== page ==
- There's not much fight in you, is there freak show? You really think you could be like us?
- Sheriff Barnum: He won't come up from the cellar. He didn't report his grandfather's death either. We already know he died of natural causes. … The neighbors talk about him as if he's some kind of phantom. I haven't met one yet that ever had a good look at him.
- Jessie: What are you telling me, Doug?
- Sheriff Barnum: That the old folks may have kept him down there — like some kind of a family secret.
- Powder: I've never been to school. I've read about it though.
- Jessie: But, you said you read all these books? [Picking up a copy of Moby-Dick] : Have you read this book? … I know college kids who couldn't wade through this one.
- Powder: Pick a page.
- Jessie [looks into book]: 216.
- Powder [reciting from memory] : "Where lies the final harbor, whence we unmoor no more? In what rapt ether sails the world, of which the weariest will never weary? Where is the foundling's father hidden? Our souls are like those orphans whose unwedded mothers die in bearing them: the secret of our paternity lies in their grave, and we must there to learn it."
- Jessie: You know that whole book?
- Powder: I know them all. [Jessie steps out and gazes at the cellar lined with books].
- Sheriff Barnum: You telling me the kid electrocuted the old man? What, you think he's Doctor Frankenstein?
- Deputy Harley Duncan: I'm just saying that that's more than albino, Doug — that is spooky.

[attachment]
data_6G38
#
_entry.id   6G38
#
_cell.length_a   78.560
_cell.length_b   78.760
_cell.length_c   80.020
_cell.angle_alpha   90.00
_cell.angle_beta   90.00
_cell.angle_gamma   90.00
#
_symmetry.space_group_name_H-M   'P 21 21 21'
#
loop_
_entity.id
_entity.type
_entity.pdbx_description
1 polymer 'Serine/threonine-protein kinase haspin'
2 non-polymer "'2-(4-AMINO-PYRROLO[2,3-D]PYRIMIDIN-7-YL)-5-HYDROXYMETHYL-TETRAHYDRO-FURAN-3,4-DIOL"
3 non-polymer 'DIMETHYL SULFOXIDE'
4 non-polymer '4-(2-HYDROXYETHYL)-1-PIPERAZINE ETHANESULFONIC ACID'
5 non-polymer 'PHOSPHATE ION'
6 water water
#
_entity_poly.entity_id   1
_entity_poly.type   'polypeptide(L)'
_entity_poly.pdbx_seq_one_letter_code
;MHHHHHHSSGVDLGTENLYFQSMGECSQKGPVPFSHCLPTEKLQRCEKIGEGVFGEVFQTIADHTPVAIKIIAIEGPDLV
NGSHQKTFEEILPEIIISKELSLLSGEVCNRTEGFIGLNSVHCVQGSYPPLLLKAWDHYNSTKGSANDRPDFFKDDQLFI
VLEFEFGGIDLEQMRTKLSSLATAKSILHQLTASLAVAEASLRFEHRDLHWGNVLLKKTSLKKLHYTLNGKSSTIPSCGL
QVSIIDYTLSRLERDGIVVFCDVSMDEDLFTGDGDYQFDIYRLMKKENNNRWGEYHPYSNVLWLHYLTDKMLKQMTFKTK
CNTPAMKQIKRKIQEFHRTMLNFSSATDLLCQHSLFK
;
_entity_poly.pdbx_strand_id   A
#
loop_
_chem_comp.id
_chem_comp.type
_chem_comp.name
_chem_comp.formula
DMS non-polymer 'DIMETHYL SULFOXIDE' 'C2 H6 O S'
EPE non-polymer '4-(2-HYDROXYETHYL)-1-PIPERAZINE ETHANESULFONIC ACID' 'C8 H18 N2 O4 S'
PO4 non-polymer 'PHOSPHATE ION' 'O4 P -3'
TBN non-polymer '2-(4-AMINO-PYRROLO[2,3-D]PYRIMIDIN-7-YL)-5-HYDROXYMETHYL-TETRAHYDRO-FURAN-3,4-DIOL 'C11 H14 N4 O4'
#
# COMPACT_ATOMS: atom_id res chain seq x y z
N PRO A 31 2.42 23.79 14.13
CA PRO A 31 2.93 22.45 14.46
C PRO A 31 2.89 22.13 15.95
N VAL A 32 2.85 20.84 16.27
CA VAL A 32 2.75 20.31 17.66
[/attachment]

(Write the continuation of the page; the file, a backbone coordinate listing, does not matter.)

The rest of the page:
- Sheriff Barnum: I never thought we'd find a man too white for you there, Harley.
- Powder: The worst day I can remember was in a hospital.
- Sheriff Barnum: What day was that?
- Powder: The day I was born.
- Jessie: Your grandmother tutored you — did she ever say anything about it?
- Powder: She said I was a fast learner.
- Jessie: Yeah, well, I think that's about to fall into the "no shit" category.
- Dr. Aaron Stripler: Your I.Q. scored right off the charts Jeremy. There isn't even a classification for you it was so high. All of your tests indicate you have the most advanced intellect in the history of humankind. Do you understand what I'm saying?
- Powder: If you thought I was that advanced would you ask me if I understood? … You're not here to ask me questions. You're here to find out how I cheated. It's the only way you can make sense of it. It's what you need to believe. But I don't need you to believe in me, Doctor Stipler, and I'm not interested in any of your tests. I'm not interested in you or anything else here. I'm interested in going home.
- Powder: When a thunderstorm comes up, I can feel it inside. When lightning comes down, I can feel it wanting to come to me. Grandma said it was God. She said the white fire was God. Do you believe in God, Sheriff? That it was God who took my mother?
- Sheriff Doug Barnum: Hey — took your mother? Your grandfolks told you that?
- Powder: I remember it.
- Jessie [in regards to the Deputy being taken away in an ambulance after Powder transmits to him the feelings of the dying deer he had shot]: What did happen? Why won't you tell anyone?
- Powder: I let him see. I opened him up and I let him see. He just couldn't see what he was doing, so I helped him.
- Lindsey Kelloway: What are people like, on the inside?
- Powder: Inside most people there's a feeling of being separate — separated from everything.
- Lindsey: And?
- Powder: And they're not. They're part of absolutely everyone, and everything.
- Lindsey: Everything? I'm part of this tree? Part of Zach barking over fences? You're telling me that I'm part of some fisherman in Italy, on some ocean I've never even heard of? There's some guy sitting on death row — I'm part of him too?